After being involved in 60s Michigan folk and garage-rock bands such as The Shillelaghs and Peter & The Prophets, Dave Bixby started playing acoustic guitar and in just one month and a half wrote "Ode to Quetzalcoatl". [ket-sil-KO-ah-til]. All ages welcome.
Widely and affectionately considered one of the 50 worst films of all time and also known as "Eegah: The Name Written in Blood," Eegah tells the story of a couple who come across a giant caveman in the California desert. You will be consumed by the pathos of this ahistorical account of teenage abandon and adventure. Plus, you'll be hanging out with all your favorite WCBN DJs!
The installation of our new transmitter and antenna has begun! WCBN is soon going to be broadcasting at 3000 watts instead of our current 200 watts. We hope to be on the air at 3000 watts by the end of November, if all goes well.
Today - Saturday Oct. 26, 2013 - the fine folks from the UM Plant Dept. carried a handful of I-Beam pieces (up to 400 lbs!) and antenna tower sections up to the very topmost roof of the Dennison building, where our antenna lives.
Read More at Tom Bray's blog
What is CBN? WCBN is the University of Michigan student-run community freeform radio station in Ann Arbor, Michigan. We broadcast to the University and its surrounding communities from the Basement of the Student Activities Building in downtown treetown at a frequency of 88.3MHz. Our emphasis is on alternative broadcasting, that is, exposing our listenership to things they can't hear on other radio stations.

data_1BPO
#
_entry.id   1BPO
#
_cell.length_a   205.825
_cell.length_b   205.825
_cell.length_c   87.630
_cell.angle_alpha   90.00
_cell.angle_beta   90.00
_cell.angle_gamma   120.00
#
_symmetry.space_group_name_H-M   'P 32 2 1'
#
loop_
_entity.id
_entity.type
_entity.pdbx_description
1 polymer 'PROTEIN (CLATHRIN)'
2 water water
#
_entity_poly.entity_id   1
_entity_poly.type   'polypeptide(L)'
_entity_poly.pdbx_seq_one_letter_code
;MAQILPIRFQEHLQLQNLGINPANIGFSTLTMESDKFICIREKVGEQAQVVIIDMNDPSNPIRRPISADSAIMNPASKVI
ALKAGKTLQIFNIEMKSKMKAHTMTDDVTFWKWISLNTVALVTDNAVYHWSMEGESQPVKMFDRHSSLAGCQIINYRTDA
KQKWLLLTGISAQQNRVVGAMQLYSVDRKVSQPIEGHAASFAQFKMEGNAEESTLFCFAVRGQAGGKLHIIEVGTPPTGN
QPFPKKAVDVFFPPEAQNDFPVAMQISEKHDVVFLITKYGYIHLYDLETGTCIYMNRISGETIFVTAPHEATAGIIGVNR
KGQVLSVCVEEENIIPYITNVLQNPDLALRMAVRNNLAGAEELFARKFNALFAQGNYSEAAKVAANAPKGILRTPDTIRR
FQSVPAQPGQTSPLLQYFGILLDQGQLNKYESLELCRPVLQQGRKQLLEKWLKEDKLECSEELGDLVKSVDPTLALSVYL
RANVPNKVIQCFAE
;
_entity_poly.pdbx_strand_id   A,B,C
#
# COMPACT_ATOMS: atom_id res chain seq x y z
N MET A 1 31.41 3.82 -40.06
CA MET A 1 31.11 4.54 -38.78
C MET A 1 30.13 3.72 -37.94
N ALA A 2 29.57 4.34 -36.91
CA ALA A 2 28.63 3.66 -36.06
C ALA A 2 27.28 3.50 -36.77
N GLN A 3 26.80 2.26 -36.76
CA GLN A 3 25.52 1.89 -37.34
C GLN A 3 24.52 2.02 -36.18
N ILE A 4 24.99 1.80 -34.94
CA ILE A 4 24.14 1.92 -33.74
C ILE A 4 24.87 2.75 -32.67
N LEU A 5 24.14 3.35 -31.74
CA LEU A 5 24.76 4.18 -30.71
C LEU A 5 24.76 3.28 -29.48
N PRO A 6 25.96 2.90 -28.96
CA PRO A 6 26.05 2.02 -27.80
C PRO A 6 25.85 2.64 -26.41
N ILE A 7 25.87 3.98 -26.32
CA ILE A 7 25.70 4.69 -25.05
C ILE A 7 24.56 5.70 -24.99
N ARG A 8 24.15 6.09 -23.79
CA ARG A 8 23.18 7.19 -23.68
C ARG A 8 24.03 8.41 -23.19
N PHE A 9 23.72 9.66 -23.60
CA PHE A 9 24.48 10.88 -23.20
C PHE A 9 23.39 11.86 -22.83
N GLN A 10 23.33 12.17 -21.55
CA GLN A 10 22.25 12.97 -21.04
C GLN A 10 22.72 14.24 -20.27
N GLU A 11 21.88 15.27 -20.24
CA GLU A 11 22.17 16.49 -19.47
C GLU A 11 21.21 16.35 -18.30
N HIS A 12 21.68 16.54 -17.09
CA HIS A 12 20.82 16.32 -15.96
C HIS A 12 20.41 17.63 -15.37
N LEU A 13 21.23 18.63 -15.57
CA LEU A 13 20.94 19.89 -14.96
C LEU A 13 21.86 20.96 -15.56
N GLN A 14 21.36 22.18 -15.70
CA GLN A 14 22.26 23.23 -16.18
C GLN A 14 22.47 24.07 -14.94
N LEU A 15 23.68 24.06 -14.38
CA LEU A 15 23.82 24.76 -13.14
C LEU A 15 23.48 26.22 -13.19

On Thursday, October 17th, six WCBN-ers drove to NYC and back to think about radio's current status and future at WFMU's Radiovision festival, a one-day conference attended by all sorts of radio-minded people from our home and abroad.
The WCBN contingent split into two cars and made our way through the serene and beautiful states of Ohio, Pennsylvania, and New Jersey until we settled at our temporary home base: the home of one very, very nice Aunt of a station member. For those wondering, through our knowledge of the nuances of alternate side parking, WCBN was able to pay no more than $2 for a weekend's worth of parking. So take that NYC and your over-expensive parking garages. Meanwhile in Pennsylvania, we stopped by King's Family Restaurant to eat chicken wraps with ranch, ice cream waffles, and a Frownie.
Anyways, we took Friday as a day to explore NYC in the ways we saw fit. We visited Columbia University and its old buildings as well as some tall church and even a building with some dead guy named Ulysses and his wife inside (thanks to the "convenient" end of the shutdown. Good job guys!) We made our way over to Harlem and walked along 125th street after stopping at the Apollo Theatre.
Afterwards, the WCBN team, unafraid of any amount of European tourists, decided to venture into the MOMA (which conveniently free on Friday nights thanks to niqlo and its very profitable Japanese clothing). As always, Monet was killing it, but I personally would have liked more Kusama. In an exhibit on sonic forms, Tristan Perich, Carsten Nicolai (Alva Noto), and Haroon Mirza (an artist featured at UMMA not too long ago) all had very interesting pieces. Tristan Perich's was a wall of speakers each producing a sound of a different wavelength. As you approached the wall with your ear and moved along the length of it, the individual tones were able to be perceived from the resulting white noise.
Being visually exhausted from a couple of hours of art, we ventured down to Other Music where we stocked up on a smattering of new and freeform friendly releases. Expect some new surprises soon on your dial!
The night came to a close with an Indian techno version of Happy Birthday courtesy of the apparently most well-lit restaurant in the city, Milon.